I want to try to convey an accurate picture of my entire dining experience, so that others can glean something from the review. I am not big on trying to quantify my experience, but just wish to provide the details, and let others quantify from those.
They may not care about the architecture, the interior design, the spacing of the tables, the wine service, or wine selections, and only care about the food, regardless of other aspects. I only hope to provide details, that will help anyone, and everyone.
Some of my ultimate dining experiences HAVE come in Michelin-starred restaurants, BUT some have come from restaurants, where I would park down the street, and walk back, as I did not want others to recognize my car out front - the food was THAT good.
Still, I try to paint a picture, with all of the details, and let others make the decision for themselves.
re: Bill Hunt
>>>BUT some have come from restaurants, where I would park down the street, and walk back, as I did not want others to recognize my car out front <<<
Unless you were patronizing an establishment owned, for example, by the mafia, why would you care if someone recognized your car outside of the restaurant?
Well..there are a few things--naturally, most importantly is the food--but it also goes a bit deeper. I am going to be a little less critical of food in a neighborhood place --the kind you go for a quick bite. I don't expect a place like that to be equal to haute cuisine in quality OR price..so there's a few factors in reviewing the food. I try to be as detailed as possible. Were the serving portions large? Small? Quality ingredients? How was it served? Pricing?
Service is also important as well. I always review that. Also..ambience and wait times...
Having moved from a large city to a small city (or in my opinion, a moderately sized town), I've struggled with this as well. In the end, I've had to determine what the point of my review was and who it was targeted towards. If the point is to assess the food to the best of your ability and your audience is meant to be national or international, then you should do that, even if it means being very critical of a dish compared to other locations throughout the world where you've encountered better execution.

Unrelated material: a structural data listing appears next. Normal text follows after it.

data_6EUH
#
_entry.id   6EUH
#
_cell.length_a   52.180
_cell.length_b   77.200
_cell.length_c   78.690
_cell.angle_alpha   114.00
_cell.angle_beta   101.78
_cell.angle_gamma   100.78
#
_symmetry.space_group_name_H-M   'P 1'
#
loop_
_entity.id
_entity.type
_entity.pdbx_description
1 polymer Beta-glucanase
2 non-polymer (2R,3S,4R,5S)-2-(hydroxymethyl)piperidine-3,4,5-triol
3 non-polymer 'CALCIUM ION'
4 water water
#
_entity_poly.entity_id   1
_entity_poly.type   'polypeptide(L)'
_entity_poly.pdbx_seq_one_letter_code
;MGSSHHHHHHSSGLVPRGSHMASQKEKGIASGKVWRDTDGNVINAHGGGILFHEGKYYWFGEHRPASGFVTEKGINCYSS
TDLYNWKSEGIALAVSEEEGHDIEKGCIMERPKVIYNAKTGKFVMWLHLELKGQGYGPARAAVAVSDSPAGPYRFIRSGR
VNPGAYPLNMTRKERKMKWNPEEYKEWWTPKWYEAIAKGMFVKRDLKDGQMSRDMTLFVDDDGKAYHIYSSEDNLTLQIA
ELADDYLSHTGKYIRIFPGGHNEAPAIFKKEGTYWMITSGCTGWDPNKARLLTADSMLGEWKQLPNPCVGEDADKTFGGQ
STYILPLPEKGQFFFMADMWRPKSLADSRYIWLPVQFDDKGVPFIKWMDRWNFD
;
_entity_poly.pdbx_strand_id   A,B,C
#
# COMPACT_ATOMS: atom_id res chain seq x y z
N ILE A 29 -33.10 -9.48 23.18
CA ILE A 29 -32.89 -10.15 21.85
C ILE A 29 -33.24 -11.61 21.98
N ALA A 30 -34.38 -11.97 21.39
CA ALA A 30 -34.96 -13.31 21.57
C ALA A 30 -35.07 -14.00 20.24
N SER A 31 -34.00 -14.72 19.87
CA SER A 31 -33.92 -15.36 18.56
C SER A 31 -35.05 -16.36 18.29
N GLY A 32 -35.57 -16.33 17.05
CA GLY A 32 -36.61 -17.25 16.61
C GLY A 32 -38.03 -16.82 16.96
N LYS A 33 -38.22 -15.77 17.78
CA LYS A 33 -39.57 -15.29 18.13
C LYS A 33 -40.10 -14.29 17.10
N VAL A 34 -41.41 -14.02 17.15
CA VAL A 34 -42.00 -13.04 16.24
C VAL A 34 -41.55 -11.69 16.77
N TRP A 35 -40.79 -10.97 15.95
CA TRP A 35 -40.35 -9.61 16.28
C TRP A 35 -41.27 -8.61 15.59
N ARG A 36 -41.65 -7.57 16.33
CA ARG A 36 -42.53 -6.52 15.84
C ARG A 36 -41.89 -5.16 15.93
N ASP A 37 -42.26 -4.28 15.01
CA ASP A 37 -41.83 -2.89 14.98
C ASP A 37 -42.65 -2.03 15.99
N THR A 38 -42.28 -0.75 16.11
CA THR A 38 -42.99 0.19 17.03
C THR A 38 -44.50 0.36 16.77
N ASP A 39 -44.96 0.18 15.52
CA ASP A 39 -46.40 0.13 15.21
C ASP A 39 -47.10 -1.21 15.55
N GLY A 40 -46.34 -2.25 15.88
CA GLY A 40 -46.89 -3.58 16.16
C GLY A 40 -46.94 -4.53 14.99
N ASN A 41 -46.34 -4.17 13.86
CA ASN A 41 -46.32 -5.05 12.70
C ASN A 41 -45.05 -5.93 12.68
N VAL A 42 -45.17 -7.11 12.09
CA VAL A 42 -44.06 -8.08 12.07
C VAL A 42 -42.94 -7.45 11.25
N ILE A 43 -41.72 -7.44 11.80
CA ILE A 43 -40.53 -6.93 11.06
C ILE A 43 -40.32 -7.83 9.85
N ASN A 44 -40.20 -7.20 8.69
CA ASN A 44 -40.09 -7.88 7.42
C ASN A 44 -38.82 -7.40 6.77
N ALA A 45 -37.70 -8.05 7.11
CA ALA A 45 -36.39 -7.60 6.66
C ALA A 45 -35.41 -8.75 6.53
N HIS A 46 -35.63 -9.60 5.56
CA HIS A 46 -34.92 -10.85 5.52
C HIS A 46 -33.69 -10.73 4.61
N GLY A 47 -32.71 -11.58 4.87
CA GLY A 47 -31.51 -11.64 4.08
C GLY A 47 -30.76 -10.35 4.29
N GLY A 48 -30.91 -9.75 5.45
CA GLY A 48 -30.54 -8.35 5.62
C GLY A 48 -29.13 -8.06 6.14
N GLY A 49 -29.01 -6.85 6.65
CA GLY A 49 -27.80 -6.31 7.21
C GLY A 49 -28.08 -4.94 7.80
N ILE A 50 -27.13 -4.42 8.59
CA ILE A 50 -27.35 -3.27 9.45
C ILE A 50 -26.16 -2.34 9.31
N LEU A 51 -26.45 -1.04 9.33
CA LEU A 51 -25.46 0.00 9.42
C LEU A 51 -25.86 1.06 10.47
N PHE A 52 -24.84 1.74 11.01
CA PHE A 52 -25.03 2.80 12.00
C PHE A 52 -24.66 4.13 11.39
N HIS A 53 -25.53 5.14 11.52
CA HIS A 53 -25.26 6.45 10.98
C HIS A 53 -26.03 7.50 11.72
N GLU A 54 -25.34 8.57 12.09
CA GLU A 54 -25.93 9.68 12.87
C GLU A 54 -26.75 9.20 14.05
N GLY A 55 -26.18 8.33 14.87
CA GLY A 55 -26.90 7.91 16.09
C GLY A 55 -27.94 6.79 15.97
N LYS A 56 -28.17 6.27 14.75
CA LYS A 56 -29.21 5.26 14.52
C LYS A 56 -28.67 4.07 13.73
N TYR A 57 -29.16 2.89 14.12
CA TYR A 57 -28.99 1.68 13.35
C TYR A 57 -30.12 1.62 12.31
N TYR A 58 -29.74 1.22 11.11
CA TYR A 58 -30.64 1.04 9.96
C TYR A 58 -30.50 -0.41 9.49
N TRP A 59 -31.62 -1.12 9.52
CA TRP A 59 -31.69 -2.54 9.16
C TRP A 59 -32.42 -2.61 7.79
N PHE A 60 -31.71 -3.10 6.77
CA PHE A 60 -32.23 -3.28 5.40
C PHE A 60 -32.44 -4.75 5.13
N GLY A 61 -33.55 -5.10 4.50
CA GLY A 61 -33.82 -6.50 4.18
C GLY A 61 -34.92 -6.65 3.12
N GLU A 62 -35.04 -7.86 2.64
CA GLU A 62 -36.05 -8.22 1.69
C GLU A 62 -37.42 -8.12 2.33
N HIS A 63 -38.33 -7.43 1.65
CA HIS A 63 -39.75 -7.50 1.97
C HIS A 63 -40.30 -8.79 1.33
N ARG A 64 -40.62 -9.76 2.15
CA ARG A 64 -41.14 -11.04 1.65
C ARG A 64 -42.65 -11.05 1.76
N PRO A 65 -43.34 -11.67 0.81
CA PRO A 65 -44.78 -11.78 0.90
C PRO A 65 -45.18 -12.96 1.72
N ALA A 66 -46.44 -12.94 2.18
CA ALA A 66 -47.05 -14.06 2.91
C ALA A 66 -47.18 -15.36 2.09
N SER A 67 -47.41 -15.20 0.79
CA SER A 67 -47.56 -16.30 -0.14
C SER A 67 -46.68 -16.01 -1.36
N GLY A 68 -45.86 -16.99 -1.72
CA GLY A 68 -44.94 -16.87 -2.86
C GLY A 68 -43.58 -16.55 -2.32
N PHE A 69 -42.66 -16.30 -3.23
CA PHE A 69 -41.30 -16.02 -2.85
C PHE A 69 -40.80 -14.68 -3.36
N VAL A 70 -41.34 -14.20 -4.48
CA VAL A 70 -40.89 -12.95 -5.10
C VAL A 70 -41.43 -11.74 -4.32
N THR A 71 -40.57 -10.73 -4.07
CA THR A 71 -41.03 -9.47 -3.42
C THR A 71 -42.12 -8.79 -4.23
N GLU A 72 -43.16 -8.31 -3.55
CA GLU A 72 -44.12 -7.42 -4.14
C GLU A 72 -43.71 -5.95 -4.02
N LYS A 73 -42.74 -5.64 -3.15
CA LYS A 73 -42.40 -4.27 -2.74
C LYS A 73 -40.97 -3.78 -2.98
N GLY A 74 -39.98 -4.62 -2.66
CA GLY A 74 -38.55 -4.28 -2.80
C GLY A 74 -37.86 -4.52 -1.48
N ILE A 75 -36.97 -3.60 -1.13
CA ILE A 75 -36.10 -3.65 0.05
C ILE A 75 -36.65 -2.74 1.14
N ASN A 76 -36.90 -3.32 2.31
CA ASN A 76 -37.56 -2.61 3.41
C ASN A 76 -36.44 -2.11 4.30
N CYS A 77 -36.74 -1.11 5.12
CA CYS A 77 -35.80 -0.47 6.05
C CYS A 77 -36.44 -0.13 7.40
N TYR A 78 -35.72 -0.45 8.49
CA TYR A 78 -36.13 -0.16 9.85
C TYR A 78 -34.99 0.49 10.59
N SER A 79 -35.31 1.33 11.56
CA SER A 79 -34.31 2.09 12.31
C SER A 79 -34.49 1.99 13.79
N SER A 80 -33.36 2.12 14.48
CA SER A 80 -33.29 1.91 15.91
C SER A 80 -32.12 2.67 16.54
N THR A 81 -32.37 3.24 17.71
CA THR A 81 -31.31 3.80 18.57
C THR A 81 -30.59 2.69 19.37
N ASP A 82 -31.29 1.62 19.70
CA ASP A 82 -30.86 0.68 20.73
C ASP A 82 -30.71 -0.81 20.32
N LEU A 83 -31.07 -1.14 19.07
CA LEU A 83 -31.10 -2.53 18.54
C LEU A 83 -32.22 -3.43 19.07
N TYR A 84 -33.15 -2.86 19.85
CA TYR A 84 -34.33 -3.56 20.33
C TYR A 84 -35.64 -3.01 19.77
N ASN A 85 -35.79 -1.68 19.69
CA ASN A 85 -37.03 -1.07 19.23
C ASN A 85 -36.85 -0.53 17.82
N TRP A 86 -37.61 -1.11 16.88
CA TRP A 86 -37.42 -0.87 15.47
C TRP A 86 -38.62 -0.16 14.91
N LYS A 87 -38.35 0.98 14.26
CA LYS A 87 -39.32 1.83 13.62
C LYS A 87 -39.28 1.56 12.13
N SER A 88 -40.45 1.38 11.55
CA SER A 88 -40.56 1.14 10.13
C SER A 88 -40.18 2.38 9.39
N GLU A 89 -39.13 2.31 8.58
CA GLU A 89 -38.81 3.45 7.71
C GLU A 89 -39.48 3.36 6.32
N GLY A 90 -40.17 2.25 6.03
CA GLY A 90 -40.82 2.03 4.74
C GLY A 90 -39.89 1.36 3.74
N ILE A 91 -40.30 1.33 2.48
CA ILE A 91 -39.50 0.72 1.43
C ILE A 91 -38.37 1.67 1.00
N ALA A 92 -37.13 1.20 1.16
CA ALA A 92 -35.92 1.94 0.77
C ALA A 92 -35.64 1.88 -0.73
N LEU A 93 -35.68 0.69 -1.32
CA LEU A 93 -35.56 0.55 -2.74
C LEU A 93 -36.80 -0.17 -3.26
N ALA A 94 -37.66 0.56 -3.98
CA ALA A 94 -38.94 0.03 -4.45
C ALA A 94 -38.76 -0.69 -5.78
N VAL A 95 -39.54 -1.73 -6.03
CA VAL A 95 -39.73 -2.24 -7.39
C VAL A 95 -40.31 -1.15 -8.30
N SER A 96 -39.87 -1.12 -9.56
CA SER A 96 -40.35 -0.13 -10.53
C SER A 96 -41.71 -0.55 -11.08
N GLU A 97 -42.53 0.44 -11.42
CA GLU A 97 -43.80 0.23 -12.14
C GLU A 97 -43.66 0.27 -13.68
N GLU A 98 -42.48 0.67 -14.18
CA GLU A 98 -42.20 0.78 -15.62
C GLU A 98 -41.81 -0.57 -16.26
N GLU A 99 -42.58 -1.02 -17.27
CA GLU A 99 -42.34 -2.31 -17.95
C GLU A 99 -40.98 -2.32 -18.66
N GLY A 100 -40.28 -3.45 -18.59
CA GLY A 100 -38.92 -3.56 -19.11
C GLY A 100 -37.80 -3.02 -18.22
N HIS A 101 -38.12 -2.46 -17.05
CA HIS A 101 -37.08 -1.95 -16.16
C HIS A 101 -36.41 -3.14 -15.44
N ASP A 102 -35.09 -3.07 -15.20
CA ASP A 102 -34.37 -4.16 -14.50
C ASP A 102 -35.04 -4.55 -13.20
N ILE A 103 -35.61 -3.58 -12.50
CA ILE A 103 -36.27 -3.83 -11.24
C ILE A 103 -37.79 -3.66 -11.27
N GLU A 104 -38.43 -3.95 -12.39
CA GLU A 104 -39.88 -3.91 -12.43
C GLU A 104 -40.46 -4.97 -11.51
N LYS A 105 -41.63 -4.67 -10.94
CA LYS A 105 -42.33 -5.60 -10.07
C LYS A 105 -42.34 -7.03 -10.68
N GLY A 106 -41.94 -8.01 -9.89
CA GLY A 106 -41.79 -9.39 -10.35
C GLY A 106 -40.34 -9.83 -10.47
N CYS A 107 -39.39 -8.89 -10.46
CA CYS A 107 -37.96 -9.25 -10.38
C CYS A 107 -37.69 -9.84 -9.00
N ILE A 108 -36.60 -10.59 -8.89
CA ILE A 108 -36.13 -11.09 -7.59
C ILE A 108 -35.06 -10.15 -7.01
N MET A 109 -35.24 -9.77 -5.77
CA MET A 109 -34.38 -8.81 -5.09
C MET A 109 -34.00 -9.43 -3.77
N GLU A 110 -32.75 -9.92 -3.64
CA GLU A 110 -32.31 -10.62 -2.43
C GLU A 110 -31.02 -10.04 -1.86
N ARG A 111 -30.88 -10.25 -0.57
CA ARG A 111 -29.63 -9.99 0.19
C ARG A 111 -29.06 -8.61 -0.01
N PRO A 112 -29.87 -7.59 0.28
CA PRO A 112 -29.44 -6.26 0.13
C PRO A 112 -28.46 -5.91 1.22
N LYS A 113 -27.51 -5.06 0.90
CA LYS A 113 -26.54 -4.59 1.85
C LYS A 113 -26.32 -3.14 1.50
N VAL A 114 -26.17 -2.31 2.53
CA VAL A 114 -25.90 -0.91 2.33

However, if your reviews are meant for other people living in your area and to encourage them to try certain dishes or restaurants, you may want to take a less critical approach, especially if there is a restaurant doing something well. When more people support talent, others begin to see their talents as a viable industry and may be more interested in entering the market. In other words, if you praise a local place for doing something well and that inspires others to patronize this establishment, that may eventually encourage other people to start their own restaurants offering high quality food, as there seems to be a market for it. It's a long process, but it can happen. If that's your goal, there's no need to mention that the doughnuts aren't as good as they were at Voodoo in Seattle.
That's my two cents.
When I review food, I tend to provide context. In other words, how good the food is, but also how it matches up to what you would expect from that type of restaurant. If a restaurant is expensive or really hyped, I have different expectations for quality than a cheap place, or chain place.
So to summarize three Mexican restaurants I might say "Decent, inexpensive food, nothing wildly original, good service, limited vegetarian options" or "hole-in-the-wall with excellent street-food style tacos and home-made chips and salsa, tends to be crowded, not fancy, but great food and good value." or "High end restaurant 'inspired by' Mexican street food - tasty but pretty pricey for what you get. Quiet, good service, good for a romantic dinner."
I give reviews mainly for information. So I'll summarize what kind of restaurant it is, and within that, evaluate my experience with the quality of the food, price, environment, selection, service, presence of and English menu and so on.
I tend to be descriptive rather than giving star ratings, because I know that the things I like or dislike about a restaurant someone else may take in a totally different way - I've had people rave about restaurants that I thought were mediocre, bland and overpriced, and I love places that I realize might not be other people's idea of a good meal.
For me, the food is most important, but the other stuff does matter. I've given up on places where I liked the food because the service was bad, or it was too noisy to enjoy a dinner.
I write a fair number of reviews for Yelp, which serves my local market (Northern Indiana; or other smaller cities), and occasionally some reviews on the Chowhound regional boards. (I find that Chowhound discussions are basically metropolitan rather than small market.)
My main interest as a reviewer is helping people in the way that I have valued being helped beforehand by others. Reviews aren't ego. They're paying it forward. What's a place like? How good for its kind? How consistent? Standout items or misfirings? Anything one MUST try?